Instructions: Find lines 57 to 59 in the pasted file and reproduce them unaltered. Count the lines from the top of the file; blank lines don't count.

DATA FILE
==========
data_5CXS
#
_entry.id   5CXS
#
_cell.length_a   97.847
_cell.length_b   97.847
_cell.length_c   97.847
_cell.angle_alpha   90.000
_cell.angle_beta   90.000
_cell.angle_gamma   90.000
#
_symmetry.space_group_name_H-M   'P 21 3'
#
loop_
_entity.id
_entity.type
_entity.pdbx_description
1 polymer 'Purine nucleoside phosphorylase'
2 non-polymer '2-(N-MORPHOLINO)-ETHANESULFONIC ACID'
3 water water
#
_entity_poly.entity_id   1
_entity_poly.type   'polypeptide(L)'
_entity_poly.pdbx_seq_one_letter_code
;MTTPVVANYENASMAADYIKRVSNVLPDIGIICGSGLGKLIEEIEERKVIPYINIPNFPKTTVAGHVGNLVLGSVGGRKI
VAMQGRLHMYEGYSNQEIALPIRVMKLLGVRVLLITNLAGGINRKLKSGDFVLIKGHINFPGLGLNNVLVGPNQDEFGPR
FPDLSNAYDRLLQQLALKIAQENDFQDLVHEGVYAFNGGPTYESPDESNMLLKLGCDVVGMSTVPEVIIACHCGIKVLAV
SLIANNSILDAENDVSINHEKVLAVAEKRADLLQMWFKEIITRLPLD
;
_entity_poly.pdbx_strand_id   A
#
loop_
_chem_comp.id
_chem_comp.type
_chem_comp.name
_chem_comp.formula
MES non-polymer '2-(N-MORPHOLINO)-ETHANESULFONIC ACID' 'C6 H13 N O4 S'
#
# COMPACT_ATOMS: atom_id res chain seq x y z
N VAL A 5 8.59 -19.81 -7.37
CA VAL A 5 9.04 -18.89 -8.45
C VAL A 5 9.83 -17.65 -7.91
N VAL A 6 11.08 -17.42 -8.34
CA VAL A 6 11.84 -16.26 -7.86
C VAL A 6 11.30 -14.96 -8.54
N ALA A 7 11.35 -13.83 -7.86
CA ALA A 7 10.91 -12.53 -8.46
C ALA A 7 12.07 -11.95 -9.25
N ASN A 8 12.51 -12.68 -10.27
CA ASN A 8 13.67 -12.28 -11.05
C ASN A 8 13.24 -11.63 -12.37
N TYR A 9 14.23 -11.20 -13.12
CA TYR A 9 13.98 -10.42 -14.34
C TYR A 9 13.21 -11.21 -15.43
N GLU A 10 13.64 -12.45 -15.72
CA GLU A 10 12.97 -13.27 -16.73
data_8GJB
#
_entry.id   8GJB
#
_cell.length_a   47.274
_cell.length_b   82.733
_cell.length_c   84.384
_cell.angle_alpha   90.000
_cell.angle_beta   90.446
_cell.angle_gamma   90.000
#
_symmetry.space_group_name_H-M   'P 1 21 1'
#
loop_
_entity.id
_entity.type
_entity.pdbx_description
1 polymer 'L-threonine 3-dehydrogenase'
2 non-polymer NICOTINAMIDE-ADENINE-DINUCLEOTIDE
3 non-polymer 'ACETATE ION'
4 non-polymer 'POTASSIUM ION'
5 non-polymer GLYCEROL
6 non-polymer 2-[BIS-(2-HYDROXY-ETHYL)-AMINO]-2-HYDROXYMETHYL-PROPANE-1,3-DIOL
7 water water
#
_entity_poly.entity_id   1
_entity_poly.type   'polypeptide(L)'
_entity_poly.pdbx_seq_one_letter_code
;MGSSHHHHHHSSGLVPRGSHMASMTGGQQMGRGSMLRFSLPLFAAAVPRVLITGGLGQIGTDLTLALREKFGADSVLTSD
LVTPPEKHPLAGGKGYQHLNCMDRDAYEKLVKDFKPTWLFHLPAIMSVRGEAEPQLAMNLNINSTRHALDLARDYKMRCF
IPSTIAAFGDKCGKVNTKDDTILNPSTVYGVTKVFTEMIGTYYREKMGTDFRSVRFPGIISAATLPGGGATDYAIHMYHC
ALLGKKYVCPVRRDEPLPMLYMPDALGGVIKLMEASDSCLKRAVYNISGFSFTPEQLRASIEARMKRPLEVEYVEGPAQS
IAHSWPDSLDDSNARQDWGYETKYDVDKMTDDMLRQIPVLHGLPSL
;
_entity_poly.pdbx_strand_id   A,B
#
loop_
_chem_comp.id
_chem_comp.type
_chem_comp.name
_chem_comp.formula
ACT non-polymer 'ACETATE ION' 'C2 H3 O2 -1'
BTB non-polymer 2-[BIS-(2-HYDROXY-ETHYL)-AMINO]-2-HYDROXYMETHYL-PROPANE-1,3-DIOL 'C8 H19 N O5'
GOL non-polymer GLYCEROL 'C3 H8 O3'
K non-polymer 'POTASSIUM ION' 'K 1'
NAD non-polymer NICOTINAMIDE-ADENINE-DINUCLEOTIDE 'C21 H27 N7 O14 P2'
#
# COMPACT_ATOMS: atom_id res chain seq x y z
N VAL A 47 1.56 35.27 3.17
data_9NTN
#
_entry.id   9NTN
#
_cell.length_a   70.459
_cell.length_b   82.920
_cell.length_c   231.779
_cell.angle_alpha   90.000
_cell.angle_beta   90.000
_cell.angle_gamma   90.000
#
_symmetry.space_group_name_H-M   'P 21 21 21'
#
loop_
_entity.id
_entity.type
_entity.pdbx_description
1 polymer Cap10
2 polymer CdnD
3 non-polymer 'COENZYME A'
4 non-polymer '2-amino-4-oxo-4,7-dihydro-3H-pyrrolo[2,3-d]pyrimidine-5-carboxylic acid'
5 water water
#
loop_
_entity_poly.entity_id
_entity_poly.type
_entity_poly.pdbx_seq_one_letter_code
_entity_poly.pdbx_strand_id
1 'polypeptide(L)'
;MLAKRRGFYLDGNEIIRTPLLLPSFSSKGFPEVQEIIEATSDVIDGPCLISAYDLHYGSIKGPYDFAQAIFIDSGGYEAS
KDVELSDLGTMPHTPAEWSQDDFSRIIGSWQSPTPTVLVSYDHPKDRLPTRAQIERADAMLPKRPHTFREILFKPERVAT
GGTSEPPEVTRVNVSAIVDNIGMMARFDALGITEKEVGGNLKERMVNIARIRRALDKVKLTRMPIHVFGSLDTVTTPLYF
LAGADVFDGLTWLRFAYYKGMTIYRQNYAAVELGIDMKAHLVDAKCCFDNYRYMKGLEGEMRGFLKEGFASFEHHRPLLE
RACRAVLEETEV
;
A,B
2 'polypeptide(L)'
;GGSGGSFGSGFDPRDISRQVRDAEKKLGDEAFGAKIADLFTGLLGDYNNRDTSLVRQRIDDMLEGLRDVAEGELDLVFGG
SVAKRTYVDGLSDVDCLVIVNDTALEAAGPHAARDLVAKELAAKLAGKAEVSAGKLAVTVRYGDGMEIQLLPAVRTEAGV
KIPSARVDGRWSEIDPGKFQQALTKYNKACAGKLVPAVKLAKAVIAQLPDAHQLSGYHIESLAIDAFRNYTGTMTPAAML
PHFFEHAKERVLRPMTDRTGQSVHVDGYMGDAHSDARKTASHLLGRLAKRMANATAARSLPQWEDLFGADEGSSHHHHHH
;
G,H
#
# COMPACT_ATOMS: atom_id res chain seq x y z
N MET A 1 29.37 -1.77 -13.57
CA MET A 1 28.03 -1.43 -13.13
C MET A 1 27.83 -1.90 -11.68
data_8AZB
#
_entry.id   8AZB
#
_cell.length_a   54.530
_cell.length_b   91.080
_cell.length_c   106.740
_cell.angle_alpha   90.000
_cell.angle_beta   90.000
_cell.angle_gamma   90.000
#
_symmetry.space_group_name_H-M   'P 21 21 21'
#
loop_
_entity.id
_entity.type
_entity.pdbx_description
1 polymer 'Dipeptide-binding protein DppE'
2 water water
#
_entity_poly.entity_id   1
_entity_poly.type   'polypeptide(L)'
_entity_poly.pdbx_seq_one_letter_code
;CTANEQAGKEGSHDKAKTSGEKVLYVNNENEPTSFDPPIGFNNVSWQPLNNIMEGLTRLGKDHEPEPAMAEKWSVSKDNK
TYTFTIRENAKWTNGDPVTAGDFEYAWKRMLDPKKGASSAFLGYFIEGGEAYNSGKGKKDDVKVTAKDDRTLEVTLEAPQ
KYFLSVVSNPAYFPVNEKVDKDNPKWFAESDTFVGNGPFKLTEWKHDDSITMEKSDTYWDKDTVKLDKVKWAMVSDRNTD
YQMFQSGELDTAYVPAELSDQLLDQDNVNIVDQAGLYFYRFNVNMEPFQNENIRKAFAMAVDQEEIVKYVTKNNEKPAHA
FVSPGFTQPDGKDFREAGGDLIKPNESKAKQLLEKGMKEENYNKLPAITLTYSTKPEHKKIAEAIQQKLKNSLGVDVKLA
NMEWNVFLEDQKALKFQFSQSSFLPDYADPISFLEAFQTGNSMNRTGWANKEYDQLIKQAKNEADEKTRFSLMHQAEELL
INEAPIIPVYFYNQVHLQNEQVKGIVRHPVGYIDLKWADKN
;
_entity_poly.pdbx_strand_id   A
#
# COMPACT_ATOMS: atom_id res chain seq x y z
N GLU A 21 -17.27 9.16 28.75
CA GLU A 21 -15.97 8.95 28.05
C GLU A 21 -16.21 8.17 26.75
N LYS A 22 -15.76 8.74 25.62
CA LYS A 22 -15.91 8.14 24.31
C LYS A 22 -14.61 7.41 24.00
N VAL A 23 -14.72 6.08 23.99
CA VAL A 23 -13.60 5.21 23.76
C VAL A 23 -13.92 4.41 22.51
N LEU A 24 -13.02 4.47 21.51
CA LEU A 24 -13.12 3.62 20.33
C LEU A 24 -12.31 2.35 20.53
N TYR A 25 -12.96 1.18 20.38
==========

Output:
data_8GJB
#
_entry.id   8GJB